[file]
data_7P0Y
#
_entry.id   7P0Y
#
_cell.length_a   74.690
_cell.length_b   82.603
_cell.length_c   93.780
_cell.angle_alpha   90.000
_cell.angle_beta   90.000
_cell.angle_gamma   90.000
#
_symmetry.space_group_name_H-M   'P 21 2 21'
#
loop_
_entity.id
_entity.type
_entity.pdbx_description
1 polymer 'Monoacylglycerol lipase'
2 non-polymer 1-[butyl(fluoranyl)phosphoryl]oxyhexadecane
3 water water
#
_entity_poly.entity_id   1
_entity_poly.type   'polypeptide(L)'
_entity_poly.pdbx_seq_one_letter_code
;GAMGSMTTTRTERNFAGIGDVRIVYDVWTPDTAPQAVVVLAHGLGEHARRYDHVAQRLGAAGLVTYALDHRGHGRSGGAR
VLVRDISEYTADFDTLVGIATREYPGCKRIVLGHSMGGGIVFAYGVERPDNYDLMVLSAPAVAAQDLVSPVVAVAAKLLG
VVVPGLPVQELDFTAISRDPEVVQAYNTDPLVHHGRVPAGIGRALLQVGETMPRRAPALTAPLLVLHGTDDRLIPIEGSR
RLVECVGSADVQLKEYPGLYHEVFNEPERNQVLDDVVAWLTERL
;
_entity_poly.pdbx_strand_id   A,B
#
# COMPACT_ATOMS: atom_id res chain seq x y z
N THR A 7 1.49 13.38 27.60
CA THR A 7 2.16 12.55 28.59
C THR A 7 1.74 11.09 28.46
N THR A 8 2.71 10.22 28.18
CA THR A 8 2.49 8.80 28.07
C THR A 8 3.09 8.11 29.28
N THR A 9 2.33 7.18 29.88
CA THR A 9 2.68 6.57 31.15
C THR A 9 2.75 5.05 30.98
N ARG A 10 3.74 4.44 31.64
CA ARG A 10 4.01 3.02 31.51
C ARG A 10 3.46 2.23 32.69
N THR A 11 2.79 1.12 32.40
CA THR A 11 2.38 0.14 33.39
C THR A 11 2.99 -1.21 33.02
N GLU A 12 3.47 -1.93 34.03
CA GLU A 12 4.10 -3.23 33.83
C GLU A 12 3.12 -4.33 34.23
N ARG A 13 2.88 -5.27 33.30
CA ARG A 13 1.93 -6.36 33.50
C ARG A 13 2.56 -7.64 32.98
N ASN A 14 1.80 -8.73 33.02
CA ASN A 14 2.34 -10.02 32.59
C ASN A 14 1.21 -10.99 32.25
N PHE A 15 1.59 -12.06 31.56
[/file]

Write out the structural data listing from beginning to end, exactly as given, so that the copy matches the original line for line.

data_7P0Y
#
_entry.id   7P0Y
#
_cell.length_a   74.690
_cell.length_b   82.603
_cell.length_c   93.780
_cell.angle_alpha   90.000
_cell.angle_beta   90.000
_cell.angle_gamma   90.000
#
_symmetry.space_group_name_H-M   'P 21 2 21'
#
loop_
_entity.id
_entity.type
_entity.pdbx_description
1 polymer 'Monoacylglycerol lipase'
2 non-polymer 1-[butyl(fluoranyl)phosphoryl]oxyhexadecane
3 water water
#
_entity_poly.entity_id   1
_entity_poly.type   'polypeptide(L)'
_entity_poly.pdbx_seq_one_letter_code
;GAMGSMTTTRTERNFAGIGDVRIVYDVWTPDTAPQAVVVLAHGLGEHARRYDHVAQRLGAAGLVTYALDHRGHGRSGGAR
VLVRDISEYTADFDTLVGIATREYPGCKRIVLGHSMGGGIVFAYGVERPDNYDLMVLSAPAVAAQDLVSPVVAVAAKLLG
VVVPGLPVQELDFTAISRDPEVVQAYNTDPLVHHGRVPAGIGRALLQVGETMPRRAPALTAPLLVLHGTDDRLIPIEGSR
RLVECVGSADVQLKEYPGLYHEVFNEPERNQVLDDVVAWLTERL
;
_entity_poly.pdbx_strand_id   A,B
#
# COMPACT_ATOMS: atom_id res chain seq x y z
N THR A 7 1.49 13.38 27.60
CA THR A 7 2.16 12.55 28.59
C THR A 7 1.74 11.09 28.46
N THR A 8 2.71 10.22 28.18
CA THR A 8 2.49 8.80 28.07
C THR A 8 3.09 8.11 29.28
N THR A 9 2.33 7.18 29.88
CA THR A 9 2.68 6.57 31.15
C THR A 9 2.75 5.05 30.98
N ARG A 10 3.74 4.44 31.64
CA ARG A 10 4.01 3.02 31.51
C ARG A 10 3.46 2.23 32.69
N THR A 11 2.79 1.12 32.40
CA THR A 11 2.38 0.14 33.39
C THR A 11 2.99 -1.21 33.02
N GLU A 12 3.47 -1.93 34.03
CA GLU A 12 4.10 -3.23 33.83
C GLU A 12 3.12 -4.33 34.23
N ARG A 13 2.88 -5.27 33.30
CA ARG A 13 1.93 -6.36 33.50
C ARG A 13 2.56 -7.64 32.98
N ASN A 14 1.80 -8.73 33.02
CA ASN A 14 2.34 -10.02 32.59
C ASN A 14 1.21 -10.99 32.25
N PHE A 15 1.59 -12.06 31.56